which shows the expansion term re-distributes, rather than generates, T. Wood and Limacher (2021) showed that the expansion term gives the thrust due to the pressure acting on the expanding streamtubes upwind of the rotor. Eq. 2 ensures that v and u have the same magnitude at the rotor plane. Thus, significant flow expansion must occur when u is large.

FIGURE 1

FIGURE 1. Blade element at radius r, the forces, and velocities. The wind direction is up. L is the element lift which is normal to Urel, and D is the drag, parallel to Urel. Ω is the angular velocity of the blades and θ is the pitch angle. The other symbols are defined in the text.

The usual thrust equation from MT ignores the expansion term and contains terms in u instead of w on the right side of Eq. 1, which is the Kutta–Joukowsky form of the momentum flux. It, along with Eq. 2, was derived by Limacher and Wood (2021) using a control volume (CV) of radius much larger than R, with the inlet far upwind of the rotor where u = v = w = 0, and the outlet immediately behind the blades. Eqs 1, 2 hold for any amount of wake expansion at any λ. Their relation to the usual thrust equation is easily derived by ignoring circumferential variations and the expansion term. Wood and Hammam (2022) showed that the high−λ circumferentially uniform wakes of optimal rotors satisfy “helical symmetry:” pu = wr where p = (1 − u)/(w/r + λ) is the pitch of the helical vorticity. Applying these equations turns the right side of Eq. 1 (when $v2̄−u2̄$ is ignored) into the usual form involving u:

$4πww+λrr→4πu1−ur,(3)$

which leads to a less general axial momentum equation than Eq. 1.

The equation for the torque, Q, derived from the same CV has the similar and familiar form:

$dQdr=12NρUrel2cCl⁡sin⁡ϕ−Cd⁡cos⁡ϕr=4πρw−uw̄r2.(4)$

For steady operation, the power extracted from the wind is the product of the rotor torque, obtained by summing Eq. 4 over all elements, and Ω: in the non-dimensional form, CP = λCQ, where CQ is the standard torque coefficient.

We will assume that the BE parts of Eqs 1, 4 involving the lift and drag do not need revision. The validity of this “airfoil assumption” is difficult to assess. Simulations of the 2D cascade flow suggest it is conservative, because the lift:drag ratio for a cascade element is slightly greater than that on the corresponding airfoil, Golmirzaee and Wood (2023), but we know of no other direct assessment of the assumption for wind turbines.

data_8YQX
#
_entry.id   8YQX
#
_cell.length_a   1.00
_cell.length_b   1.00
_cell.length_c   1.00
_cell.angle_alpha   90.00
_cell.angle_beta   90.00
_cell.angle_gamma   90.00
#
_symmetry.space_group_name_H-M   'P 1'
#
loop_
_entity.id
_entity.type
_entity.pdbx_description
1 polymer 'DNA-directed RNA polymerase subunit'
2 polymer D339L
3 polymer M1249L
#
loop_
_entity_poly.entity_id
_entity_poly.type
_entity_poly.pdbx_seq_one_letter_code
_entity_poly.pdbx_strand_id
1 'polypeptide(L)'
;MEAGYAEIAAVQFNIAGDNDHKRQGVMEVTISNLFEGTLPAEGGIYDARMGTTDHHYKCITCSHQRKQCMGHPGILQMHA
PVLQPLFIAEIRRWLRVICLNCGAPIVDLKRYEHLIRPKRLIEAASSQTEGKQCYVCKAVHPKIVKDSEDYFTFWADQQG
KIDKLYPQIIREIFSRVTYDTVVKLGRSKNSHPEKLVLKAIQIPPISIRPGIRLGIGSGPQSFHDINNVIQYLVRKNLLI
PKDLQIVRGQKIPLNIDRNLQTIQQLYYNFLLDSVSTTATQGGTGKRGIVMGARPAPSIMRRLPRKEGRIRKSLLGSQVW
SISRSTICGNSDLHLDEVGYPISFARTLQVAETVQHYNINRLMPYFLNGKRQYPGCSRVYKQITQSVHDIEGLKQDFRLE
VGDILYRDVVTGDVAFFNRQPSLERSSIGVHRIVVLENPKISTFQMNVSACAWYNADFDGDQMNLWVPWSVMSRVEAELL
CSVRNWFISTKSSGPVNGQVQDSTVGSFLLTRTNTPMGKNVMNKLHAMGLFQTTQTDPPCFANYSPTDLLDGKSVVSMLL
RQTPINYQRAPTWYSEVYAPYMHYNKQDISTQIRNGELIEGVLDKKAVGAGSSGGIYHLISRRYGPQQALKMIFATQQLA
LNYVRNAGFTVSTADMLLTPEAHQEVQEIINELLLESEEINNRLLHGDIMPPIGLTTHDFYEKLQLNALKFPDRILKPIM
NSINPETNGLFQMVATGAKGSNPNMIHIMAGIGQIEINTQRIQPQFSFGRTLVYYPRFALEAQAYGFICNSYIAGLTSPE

We now revise the right side of Eqs 1, 4 based on the cascade simulations of Golmirzaee and Wood (2023). The revision is different from that of Limacher et al. (2022), who simplified the equations by assuming the shed vorticity was strain-free. They did not make a direct connection to blade element drag, and no consideration was given to the angular momentum equation. Their model and its relation to the current revision are considered in the following sections. For an infinite cascade of identical and equi-spaced airfoils, the BE or left sides of Eqs 1, 4 are unchanged except for the removal of N. For a cascade element, Golmirzaee and Wood (2023) show that Eq. 1 becomes

$12Urel2cCl⁡cos⁡ϕ+Cd⁡sin⁡ϕ=2Sw2̄+∫−S/2S/21−uΩzydy,(5)$

when the density is removed. The cascade element spacing, S, is related to the circumferential distance between blade elements by S = 2πr/N, and there is no term corresponding to λrw in Eq. 1 as the cascade is stationary. Ωz is the (transverse) vorticity, distinguished from the angular velocity by its subscript, and y is the normal co-ordinate, whose origin is the blade quarter-chord. The integral, which we call the “wake vorticity” integral or term, has no counterpart in the current form of the BEMT equation.

Eqs 1.5 and 1.6 of Liu et al. (2015) and Eq. (9.1.20) of Wu et al. (2015) give important constraints on wake vorticity:

$∫−S/2S/2Ωzdy=0and∫−S/2S/21−uΩzdy=0.(6)$

The former, which relies on the applicability of the slender flow approximation Ωz ≈ − ∂u/∂y, prevents Ωz from contributing to the bound vorticity of the blade because it forces the area integral of Ωz over the wake to be zero. The latter is exact for any wake independent of the validity of the slender flow approximation. It has two important consequences. First, the choice of origin for y has no effect on the wake vorticity integral. Second, it removes the integral containing Ωz from the y−direction force balance and, by implication, from the angular momentum equation for BEMT because the integrand is (1 − uzx. From here on, the phrase “wake vorticity term” will be used only for the integral in Eq. 5 or the corresponding integral in the axial momentum equation for BEMT. The exact y−direction cascade equivalent of Eq. 4 without the density is as follows: